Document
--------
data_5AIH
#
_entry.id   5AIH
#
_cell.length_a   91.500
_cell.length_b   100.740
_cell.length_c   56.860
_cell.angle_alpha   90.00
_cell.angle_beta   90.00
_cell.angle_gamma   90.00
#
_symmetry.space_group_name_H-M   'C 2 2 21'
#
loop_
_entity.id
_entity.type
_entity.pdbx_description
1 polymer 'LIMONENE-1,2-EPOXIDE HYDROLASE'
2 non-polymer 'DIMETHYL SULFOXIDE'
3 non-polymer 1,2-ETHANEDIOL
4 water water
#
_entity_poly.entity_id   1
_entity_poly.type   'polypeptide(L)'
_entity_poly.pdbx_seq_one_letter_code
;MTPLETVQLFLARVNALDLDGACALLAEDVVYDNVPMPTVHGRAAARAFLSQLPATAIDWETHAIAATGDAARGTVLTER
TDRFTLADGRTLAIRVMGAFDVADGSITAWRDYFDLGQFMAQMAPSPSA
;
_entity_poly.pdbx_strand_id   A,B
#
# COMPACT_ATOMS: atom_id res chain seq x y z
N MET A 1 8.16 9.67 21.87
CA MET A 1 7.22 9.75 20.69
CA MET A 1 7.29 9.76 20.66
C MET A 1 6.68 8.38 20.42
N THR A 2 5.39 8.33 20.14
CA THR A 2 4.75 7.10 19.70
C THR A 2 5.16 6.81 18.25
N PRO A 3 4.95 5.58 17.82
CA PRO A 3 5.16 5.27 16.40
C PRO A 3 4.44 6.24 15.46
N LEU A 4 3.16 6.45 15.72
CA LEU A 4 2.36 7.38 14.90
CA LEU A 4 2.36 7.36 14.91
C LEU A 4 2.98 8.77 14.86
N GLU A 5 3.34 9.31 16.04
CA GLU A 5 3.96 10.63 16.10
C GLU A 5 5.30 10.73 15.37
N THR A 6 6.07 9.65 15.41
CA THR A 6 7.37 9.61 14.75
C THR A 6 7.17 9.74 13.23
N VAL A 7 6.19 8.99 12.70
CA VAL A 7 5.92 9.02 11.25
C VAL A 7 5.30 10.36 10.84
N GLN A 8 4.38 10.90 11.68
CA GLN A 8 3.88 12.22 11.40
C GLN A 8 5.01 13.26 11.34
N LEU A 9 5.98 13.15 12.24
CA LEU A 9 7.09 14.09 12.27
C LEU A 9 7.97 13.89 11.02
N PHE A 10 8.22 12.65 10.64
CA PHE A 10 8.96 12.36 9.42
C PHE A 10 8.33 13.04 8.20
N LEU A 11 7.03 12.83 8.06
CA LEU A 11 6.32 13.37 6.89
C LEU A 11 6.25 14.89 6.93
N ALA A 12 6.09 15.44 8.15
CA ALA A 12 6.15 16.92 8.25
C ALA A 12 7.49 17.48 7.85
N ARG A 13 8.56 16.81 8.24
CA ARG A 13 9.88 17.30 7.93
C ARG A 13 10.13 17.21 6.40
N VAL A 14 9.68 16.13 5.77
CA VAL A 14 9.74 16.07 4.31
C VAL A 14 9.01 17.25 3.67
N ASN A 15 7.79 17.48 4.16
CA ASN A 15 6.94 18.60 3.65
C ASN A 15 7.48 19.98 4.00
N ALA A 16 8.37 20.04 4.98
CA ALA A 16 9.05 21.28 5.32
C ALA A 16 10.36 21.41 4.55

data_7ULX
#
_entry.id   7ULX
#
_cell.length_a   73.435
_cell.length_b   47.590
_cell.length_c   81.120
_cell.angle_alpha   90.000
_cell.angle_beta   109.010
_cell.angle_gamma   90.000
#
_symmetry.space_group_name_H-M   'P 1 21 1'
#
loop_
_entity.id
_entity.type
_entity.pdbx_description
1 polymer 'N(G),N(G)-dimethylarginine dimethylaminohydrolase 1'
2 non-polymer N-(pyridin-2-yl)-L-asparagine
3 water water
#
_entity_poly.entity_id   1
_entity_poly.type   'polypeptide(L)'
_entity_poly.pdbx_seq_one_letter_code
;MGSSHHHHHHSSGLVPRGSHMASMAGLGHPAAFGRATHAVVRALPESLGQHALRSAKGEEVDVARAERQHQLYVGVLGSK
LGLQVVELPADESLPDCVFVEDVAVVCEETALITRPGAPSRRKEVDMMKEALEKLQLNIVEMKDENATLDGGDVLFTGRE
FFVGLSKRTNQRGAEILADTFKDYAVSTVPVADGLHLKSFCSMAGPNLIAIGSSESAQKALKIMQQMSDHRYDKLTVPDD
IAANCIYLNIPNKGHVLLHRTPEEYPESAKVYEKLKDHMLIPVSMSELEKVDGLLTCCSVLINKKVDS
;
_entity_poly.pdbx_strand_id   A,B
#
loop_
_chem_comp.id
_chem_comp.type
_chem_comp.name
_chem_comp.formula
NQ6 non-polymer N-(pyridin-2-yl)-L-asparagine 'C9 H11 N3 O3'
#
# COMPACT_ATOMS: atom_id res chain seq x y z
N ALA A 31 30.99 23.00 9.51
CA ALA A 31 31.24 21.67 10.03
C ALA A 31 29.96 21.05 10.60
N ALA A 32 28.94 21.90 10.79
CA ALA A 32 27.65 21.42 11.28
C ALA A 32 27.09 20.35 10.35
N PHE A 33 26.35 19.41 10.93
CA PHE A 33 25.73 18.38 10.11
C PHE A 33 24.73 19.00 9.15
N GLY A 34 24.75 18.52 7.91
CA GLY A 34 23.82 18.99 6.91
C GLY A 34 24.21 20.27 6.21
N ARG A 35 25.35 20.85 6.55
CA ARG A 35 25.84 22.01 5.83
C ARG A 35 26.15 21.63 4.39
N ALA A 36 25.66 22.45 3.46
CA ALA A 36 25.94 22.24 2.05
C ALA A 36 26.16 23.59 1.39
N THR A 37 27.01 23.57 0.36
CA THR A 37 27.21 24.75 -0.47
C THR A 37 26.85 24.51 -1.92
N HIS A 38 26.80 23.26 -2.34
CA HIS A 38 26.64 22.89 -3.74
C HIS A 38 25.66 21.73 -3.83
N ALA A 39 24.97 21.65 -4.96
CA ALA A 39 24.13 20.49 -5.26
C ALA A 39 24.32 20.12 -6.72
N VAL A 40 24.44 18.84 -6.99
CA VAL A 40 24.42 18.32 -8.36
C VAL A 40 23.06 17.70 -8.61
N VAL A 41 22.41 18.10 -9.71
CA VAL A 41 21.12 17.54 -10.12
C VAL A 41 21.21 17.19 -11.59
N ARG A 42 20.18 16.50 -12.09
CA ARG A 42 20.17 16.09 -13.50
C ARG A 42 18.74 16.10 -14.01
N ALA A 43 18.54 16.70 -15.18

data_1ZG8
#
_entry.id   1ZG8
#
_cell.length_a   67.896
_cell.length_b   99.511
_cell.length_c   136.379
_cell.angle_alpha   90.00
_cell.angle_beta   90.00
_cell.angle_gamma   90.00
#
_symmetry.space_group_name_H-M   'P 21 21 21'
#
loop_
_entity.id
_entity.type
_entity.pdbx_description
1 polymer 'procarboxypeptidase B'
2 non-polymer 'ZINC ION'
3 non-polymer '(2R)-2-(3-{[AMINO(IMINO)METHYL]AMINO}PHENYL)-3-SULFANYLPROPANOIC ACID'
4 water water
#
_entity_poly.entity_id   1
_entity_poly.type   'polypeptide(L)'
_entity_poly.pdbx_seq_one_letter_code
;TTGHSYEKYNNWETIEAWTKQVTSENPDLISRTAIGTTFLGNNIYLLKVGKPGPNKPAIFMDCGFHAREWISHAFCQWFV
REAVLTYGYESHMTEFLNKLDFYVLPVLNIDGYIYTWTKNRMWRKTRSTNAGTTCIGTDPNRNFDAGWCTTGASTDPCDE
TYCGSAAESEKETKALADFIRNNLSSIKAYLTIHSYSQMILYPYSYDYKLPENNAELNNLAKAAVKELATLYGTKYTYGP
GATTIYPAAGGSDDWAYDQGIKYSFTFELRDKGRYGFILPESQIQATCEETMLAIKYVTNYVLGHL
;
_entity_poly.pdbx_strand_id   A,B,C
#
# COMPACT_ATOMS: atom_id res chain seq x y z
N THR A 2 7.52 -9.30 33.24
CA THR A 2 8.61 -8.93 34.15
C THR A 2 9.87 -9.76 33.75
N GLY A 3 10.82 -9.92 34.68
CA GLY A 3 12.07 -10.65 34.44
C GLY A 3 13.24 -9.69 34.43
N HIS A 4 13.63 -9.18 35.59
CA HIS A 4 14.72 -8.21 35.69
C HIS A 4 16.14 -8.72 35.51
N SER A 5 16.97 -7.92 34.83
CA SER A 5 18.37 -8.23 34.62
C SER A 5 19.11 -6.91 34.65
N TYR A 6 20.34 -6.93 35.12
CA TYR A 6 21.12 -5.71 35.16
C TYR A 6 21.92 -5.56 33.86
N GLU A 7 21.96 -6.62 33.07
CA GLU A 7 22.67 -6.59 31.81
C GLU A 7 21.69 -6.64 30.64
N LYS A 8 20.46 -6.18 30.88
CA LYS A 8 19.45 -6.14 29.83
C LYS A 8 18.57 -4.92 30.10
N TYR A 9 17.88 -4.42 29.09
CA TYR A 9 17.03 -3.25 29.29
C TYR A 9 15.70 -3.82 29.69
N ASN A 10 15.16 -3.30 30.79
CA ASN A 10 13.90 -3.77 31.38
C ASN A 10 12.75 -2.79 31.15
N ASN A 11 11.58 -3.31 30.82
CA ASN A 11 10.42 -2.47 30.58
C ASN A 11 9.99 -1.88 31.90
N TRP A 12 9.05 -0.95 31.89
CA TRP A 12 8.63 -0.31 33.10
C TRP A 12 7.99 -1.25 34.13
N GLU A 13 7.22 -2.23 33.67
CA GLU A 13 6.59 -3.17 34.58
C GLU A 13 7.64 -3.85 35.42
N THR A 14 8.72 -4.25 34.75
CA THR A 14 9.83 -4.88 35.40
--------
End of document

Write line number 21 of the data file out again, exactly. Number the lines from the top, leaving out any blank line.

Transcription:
4 water water